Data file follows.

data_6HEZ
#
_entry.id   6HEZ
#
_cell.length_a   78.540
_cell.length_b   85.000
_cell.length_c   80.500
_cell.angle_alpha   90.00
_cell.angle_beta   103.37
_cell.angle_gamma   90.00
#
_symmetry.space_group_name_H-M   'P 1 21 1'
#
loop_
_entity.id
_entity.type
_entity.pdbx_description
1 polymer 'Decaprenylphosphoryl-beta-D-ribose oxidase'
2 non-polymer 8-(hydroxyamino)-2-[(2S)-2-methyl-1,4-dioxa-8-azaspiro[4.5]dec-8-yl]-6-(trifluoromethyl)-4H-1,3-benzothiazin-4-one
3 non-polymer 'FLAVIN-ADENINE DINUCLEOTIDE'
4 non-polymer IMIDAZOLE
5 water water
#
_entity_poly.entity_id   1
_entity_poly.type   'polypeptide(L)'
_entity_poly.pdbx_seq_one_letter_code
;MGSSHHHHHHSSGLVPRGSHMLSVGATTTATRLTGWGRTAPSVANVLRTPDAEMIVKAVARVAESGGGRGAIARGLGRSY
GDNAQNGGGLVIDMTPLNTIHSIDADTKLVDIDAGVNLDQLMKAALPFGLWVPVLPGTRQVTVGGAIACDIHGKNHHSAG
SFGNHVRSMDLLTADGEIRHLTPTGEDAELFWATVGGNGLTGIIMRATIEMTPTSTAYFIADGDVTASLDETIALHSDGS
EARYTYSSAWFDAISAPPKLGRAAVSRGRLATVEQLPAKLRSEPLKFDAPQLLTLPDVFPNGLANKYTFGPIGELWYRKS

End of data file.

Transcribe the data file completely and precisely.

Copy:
data_6HEZ
#
_entry.id   6HEZ
#
_cell.length_a   78.540
_cell.length_b   85.000
_cell.length_c   80.500
_cell.angle_alpha   90.00
_cell.angle_beta   103.37
_cell.angle_gamma   90.00
#
_symmetry.space_group_name_H-M   'P 1 21 1'
#
loop_
_entity.id
_entity.type
_entity.pdbx_description
1 polymer 'Decaprenylphosphoryl-beta-D-ribose oxidase'
2 non-polymer 8-(hydroxyamino)-2-[(2S)-2-methyl-1,4-dioxa-8-azaspiro[4.5]dec-8-yl]-6-(trifluoromethyl)-4H-1,3-benzothiazin-4-one
3 non-polymer 'FLAVIN-ADENINE DINUCLEOTIDE'
4 non-polymer IMIDAZOLE
5 water water
#
_entity_poly.entity_id   1
_entity_poly.type   'polypeptide(L)'
_entity_poly.pdbx_seq_one_letter_code
;MGSSHHHHHHSSGLVPRGSHMLSVGATTTATRLTGWGRTAPSVANVLRTPDAEMIVKAVARVAESGGGRGAIARGLGRSY
GDNAQNGGGLVIDMTPLNTIHSIDADTKLVDIDAGVNLDQLMKAALPFGLWVPVLPGTRQVTVGGAIACDIHGKNHHSAG
SFGNHVRSMDLLTADGEIRHLTPTGEDAELFWATVGGNGLTGIIMRATIEMTPTSTAYFIADGDVTASLDETIALHSDGS
EARYTYSSAWFDAISAPPKLGRAAVSRGRLATVEQLPAKLRSEPLKFDAPQLLTLPDVFPNGLANKYTFGPIGELWYRKS